I fear that I will never let someone get close to me without striking. That I will unconsciously hurt the ones I love soon enough. That eventually unhealthy thoughts will find a way in and take control.

I cannot be like her.

For years I thought she was just bad. Evil. A tainted soul.

Honestly? The child inside me still harbors those thoughts.

But deep down, I know that no one of a sound mind could do the things she has done. That her grasp on reality is now so loose that she doesn’t even realise what is going on around her.

And still, I cannot forgive. I cannot forget.

I carry a weight around with me that never seems to cease. Despite reminding myself that she is just one person, one insignificant person, in a family of unconditional love, the feelings remain. This dark smudge is a part of me. It’s a part of my DNA. And it will not go away.

I wait for the day I get a phone call to say the extreme amount of medication she is on has gone too far. That she could no longer physically cope with the complexities pulsing through her body.

Sometimes these thoughts send me into waves of hysteria. Other times they leave me numb.

I cannot be like her.

It is impossible to explain the competing emotions it leaves you with. Growing up with a parent so clearly disconnected from the world, so engulfed in her own inner demons, can send you one of many ways.

Guilt. Anger. Resentment. Longing. Hope.

You jump from one to the other day by day.

It never settles.

Yet, among the chaos, one thing remains.

The desire to be different. The desire to be more.

My sister’s desire (and beautiful ability) to be the best Mother she could be. My desire to be the greatest version of myself, exploring the world and the many possibilities laid out in front of me.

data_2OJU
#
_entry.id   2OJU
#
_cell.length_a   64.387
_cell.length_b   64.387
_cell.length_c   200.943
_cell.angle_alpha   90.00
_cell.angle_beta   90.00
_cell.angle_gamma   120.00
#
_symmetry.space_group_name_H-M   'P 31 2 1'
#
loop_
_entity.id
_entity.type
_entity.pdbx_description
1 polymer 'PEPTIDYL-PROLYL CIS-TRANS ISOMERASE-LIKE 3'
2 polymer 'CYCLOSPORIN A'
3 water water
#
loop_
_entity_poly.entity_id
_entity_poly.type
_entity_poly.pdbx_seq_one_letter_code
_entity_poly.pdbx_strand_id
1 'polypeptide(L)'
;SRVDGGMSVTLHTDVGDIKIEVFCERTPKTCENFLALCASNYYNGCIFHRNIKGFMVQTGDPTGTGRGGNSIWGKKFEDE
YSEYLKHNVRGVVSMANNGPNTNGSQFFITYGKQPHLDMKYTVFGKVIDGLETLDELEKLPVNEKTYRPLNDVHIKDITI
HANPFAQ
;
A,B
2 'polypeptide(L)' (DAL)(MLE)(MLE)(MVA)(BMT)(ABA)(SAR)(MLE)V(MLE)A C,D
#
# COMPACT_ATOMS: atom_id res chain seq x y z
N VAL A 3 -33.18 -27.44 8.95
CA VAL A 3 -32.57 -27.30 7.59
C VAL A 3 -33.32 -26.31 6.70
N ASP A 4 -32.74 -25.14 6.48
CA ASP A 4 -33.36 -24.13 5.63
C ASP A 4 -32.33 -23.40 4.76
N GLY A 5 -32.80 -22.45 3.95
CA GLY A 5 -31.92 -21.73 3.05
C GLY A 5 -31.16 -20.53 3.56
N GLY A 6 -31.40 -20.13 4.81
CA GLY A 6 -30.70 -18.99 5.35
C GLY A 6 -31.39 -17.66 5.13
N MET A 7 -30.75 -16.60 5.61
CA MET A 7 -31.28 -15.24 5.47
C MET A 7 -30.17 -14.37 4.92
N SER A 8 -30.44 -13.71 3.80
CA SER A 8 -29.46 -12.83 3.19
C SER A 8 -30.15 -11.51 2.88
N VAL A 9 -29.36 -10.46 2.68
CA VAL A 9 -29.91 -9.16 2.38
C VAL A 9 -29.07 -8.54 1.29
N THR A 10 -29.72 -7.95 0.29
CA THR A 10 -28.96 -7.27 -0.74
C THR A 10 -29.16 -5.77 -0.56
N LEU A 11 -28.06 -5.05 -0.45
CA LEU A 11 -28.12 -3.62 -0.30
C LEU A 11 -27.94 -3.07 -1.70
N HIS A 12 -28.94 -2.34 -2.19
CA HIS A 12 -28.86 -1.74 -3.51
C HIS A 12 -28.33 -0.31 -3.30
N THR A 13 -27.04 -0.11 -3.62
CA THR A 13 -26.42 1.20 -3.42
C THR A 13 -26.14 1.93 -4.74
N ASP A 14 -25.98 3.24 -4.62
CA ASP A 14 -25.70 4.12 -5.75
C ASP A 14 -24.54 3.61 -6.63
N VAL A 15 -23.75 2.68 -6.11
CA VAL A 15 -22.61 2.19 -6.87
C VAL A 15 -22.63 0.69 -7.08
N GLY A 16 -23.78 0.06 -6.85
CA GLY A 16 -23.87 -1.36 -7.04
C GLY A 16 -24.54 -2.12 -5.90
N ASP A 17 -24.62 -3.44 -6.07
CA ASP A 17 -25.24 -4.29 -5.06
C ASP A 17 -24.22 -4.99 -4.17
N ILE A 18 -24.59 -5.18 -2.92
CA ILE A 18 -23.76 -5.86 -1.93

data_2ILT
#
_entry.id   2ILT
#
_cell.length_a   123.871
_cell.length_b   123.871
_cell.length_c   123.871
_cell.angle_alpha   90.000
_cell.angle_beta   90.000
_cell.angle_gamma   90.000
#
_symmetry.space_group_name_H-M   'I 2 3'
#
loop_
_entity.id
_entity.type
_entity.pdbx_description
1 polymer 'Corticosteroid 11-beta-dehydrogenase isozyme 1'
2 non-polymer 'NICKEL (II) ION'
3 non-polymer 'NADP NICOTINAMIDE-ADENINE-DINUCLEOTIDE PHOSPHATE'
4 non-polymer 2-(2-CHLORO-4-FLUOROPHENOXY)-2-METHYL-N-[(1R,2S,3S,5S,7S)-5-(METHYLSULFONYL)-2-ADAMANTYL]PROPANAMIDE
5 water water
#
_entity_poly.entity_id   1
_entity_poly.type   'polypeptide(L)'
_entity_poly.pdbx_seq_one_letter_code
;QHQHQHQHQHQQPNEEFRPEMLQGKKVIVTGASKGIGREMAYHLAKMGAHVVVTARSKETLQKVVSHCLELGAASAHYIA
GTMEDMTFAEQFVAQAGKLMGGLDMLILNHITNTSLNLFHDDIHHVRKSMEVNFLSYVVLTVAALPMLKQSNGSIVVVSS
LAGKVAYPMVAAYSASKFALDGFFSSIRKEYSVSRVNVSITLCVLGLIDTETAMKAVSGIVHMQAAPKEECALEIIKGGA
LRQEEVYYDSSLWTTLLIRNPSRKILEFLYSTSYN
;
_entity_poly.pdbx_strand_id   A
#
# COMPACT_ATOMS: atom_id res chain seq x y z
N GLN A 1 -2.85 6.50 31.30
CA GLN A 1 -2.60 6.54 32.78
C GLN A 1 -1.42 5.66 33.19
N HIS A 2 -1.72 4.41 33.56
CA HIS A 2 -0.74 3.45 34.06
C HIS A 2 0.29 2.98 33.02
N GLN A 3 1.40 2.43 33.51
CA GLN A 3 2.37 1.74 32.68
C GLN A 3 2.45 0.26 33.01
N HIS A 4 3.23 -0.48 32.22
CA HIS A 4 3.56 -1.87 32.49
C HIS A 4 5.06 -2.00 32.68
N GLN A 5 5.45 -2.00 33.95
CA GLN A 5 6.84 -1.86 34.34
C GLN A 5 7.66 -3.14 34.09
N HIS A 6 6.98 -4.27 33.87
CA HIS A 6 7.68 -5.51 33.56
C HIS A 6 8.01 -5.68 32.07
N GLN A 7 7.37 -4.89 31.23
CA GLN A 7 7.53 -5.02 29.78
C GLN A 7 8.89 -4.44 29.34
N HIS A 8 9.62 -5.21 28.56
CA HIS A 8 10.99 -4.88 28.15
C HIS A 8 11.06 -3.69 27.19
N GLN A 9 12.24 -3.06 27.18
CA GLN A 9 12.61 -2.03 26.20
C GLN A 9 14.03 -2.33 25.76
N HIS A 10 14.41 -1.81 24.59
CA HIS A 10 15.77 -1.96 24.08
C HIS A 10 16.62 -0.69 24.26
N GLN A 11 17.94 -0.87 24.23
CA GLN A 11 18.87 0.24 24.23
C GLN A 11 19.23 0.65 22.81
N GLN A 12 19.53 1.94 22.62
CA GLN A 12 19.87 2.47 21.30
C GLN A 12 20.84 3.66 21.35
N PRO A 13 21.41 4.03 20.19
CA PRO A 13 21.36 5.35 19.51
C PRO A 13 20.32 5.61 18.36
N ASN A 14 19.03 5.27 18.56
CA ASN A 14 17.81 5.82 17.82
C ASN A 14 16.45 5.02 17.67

Our desire to love, nurture and care.

Our desire to support one another, for better or for worse.

I may not have a Mother. I have many Mothers. A Father who is a Mother. Three sisters who are Mothers. Aunties. Cousins. Best friends.

One day I will find a way to face my own demons of the past. I’ll accept them and leave them behind me.

I know it. One day.


9 thoughts on “Being a Child of Mental Health.

  1. Amber, This is so from the heart and the gut. Very powerful. I have a feeling one day all this suffering will bring you a crown of achievement–in that you have the capability to reach out and help others.

    I could relate so much to what you say although my circumstances were different. In my Mom’s case her brain was slowly dying over a 30-40 year period as the levels of dopamine decreased. I watched her lose all empathy and sense of conscience. She could Jesus Christ and God bless everyone she met but then a second later turn around and say the most cruel things about them and later ask me why she had been like that.

    You have gotten it right that it’s mental illness. I know what I’m about to say is very cold and clinical. One day you may find exactly what form of mental illness it was. If you read up and learn about the biological process and the effects it takes the form of a case history and you’re the observer. It helps put it in perspective and eventually to doctor your own hurts. It also helps you to help others. The strange but true thing is just like you said–if there is a spark of love in your heart you come out a better person for it.

    My Mom wasn’t the way yours was so the depth of pain you feel is different and I admire your ability to articulate it. This is part of the healing process. Keep going forward with it.

    1. Emily – thanks for your wonderful comment. I really do feel like, since writing this post, I want to connect with other people who have suffered similar events even more so than before.

      One day I think I will be able to see this all from an outsider’s perspective. I am taking baby steps in order to achieve that.

      I hope that this article was (perhaps) the first big step on that journey.